Young Americans for Freedom MailerWhile the themes and images of those protests have become emblematic of that turbulent period, what is often overlooked is that new conservative movements rose up on campuses at the same time. In 1960, William F. Buckley Jr. and some of his contemporaries founded the Young Americans for Freedom (YAF). The group’s purpose was to promote conservative values in young people during a time of heavy political mobilization by the Left in the U.S. and abroad.

Letter from Ronald Reagan

Ronald Reagan, governor of California from 1967-75, fundraising for YAF

“Conservatism in a Revolutionary Era” takes its titleYAF Brochure from a manifesto of the YAF. The exhibit, curated by Honors student Mariah Denman, examines the reactions, rhetoric, and recruitment of this counter-counter-cultural student organization through its mission, publicity, and fundraising.

The Americanism Collection


The publications of the YAF are part of PSU Special Collections’ Charles M. White Americanism Collection, which contains materials related to or disseminated by American far Right conservative organizations from the 1950s through the early 1980s.

Dr. White, a long-time faculty member of Portland State’s Department of History, had focused his doctoral work on far Left movements in the United States.  As a counterbalance, he shifted his scholarly focus to the other end of the political spectrum. For over three decades, Dr. White and his students gathered, organized, and preserved materials from dozens of right-wing groups.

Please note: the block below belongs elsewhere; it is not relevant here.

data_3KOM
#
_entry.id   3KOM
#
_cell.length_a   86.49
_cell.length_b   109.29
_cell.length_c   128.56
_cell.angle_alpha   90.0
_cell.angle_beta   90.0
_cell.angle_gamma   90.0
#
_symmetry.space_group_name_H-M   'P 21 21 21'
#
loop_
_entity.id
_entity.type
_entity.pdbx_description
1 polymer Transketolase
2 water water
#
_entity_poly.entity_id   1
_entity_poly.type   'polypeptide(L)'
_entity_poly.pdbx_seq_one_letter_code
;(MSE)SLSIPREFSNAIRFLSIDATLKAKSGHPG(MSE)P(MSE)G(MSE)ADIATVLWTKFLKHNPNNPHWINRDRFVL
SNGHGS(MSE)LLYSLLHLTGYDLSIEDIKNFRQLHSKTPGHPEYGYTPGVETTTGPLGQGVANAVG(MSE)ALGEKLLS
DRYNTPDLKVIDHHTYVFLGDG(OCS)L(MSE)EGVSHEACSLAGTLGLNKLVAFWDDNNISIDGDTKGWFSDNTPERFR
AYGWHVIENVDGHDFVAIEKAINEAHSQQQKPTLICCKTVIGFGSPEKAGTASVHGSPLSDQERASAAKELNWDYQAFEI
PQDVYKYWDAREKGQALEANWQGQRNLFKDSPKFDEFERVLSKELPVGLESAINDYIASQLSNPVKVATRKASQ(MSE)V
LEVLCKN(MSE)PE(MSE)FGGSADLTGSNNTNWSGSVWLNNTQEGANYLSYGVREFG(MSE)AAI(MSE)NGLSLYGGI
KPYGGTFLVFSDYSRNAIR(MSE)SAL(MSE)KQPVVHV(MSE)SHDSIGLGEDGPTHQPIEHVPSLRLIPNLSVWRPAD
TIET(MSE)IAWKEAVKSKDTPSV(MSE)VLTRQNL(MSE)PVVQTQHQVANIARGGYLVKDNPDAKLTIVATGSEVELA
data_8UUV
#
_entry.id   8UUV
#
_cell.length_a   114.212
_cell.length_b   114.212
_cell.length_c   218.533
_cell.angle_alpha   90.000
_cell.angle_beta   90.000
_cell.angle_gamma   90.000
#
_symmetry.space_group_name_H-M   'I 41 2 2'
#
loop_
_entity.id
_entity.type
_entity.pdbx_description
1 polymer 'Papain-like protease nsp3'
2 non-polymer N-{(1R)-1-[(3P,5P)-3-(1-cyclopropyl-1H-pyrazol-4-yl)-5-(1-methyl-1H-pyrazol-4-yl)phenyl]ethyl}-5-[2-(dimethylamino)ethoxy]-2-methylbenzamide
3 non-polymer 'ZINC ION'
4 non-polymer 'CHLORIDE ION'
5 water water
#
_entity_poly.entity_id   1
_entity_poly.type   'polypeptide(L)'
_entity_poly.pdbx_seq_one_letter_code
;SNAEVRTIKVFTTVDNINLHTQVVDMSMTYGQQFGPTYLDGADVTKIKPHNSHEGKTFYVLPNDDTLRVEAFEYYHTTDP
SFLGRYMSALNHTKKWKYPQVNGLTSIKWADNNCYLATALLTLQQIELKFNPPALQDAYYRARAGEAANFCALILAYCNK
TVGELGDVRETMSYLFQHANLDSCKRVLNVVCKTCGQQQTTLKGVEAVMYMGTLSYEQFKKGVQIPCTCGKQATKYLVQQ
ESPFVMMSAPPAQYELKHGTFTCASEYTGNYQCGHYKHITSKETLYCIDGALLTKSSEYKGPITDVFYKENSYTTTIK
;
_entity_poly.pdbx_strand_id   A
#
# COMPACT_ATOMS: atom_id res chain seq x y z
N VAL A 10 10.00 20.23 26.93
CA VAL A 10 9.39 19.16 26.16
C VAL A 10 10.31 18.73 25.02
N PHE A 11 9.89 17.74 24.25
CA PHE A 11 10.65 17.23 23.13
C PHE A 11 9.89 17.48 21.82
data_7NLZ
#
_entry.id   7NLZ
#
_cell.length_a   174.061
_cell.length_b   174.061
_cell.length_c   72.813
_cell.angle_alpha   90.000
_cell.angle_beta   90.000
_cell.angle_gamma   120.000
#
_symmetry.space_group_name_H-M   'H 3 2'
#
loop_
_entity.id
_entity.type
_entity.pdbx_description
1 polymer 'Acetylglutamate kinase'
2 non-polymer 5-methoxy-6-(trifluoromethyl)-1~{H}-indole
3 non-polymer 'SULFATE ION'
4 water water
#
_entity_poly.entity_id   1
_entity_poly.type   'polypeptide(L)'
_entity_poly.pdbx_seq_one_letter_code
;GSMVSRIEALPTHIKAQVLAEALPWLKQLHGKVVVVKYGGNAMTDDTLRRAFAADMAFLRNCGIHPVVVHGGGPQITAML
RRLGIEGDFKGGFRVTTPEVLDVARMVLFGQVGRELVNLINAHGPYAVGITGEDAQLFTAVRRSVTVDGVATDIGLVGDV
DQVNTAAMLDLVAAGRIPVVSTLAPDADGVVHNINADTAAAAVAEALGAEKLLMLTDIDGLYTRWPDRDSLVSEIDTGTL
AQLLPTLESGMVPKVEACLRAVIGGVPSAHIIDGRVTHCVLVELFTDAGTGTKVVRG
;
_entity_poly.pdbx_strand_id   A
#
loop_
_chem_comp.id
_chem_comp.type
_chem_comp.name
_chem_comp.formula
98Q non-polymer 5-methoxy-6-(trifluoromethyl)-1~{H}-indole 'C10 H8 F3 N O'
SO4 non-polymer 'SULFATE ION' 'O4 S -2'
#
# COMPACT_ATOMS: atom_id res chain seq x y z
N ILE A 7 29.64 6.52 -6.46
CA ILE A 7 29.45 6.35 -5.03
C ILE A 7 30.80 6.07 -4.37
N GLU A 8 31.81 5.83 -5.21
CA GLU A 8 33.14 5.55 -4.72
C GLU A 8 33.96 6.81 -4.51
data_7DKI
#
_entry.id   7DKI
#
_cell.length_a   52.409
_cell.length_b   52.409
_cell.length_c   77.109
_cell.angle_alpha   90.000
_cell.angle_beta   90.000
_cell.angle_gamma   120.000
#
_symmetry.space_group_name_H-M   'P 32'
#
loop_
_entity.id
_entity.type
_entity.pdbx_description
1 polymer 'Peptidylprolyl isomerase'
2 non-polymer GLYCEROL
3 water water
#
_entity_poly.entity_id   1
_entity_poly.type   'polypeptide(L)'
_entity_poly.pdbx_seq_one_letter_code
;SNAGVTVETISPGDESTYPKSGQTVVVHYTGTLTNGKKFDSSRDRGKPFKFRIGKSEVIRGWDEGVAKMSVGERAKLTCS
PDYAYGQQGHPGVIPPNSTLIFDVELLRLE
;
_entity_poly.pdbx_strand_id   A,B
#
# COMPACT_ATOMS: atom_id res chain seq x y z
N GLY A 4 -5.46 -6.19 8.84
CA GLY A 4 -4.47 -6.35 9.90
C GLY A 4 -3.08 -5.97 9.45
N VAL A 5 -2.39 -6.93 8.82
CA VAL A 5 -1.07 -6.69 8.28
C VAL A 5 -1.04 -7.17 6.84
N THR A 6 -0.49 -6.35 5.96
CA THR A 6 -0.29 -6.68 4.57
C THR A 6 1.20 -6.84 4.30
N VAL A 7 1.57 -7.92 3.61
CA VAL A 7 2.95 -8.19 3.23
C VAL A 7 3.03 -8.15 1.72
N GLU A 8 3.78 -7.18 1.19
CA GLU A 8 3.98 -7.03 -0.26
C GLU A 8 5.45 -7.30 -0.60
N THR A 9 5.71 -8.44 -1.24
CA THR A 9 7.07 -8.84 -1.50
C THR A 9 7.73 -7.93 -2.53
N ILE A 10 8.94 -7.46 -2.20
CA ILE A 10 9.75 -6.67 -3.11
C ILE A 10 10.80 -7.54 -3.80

The resulting collection records a historical spectrum of the political Right in the United States, from policy-focused economic and social conservatism to more virulent perspectives that openly draw upon legacies of exclusion and discrimination.

“Conservatism in a Revolutionary Era” is on display in the Library first floor elevator lobby starting May 31, 2017. For more information, please contact Portland State University Library Special Collections.

Portland State Campus Rap-In

Campus Rap-In


University Archives presents a new audio collection in PDXScholar


Portland State, like many colleges and universities in the United States, grappled with issues of political protest and freedom of expression at the start of the 1970s, and Portland State student media played a major part in creating public forums for campus voices. One outlet was the “Campus Rap-In,” a radio broadcast aired weekly on KGW 620-AM.

On Sunday nights at ten during the 1969-70 academic year, PSU students hosted the Rap-In, the university’s self-described “contribution to better broadcasting and controversial conversation.” Each half-hour program offered a mix of commentary on collegiate, city, and national news combined with interviews, comic sketches, and editorials in a blend of “seriousness and satire.” Originally recorded on reel-to-reel tape, the programs are now digitally transferred and available for online listening.

“Turn on, tune in, but don’t drop out!”


The programs are an unusual and entertaining way to get a sense of what was going on at PSU in academics, arts, sports, and popular culture in 1970. The Rap-In’s hosts talk with a founding faculty member of PSU’s newly established Black Studies program, the organizers of the first Earth Day teach-in, and leaders of student political and arts organizations. A comprehensive sports report covered PSU and regional college athletics, and spoken-word pieces and artist interviews spotlighted campus creativity. Listeners also heard student viewpoints on new developments in downtown Portland that are well-known today, such as the transit mall, the Marquam Bridge, and Pioneer Courthouse Square.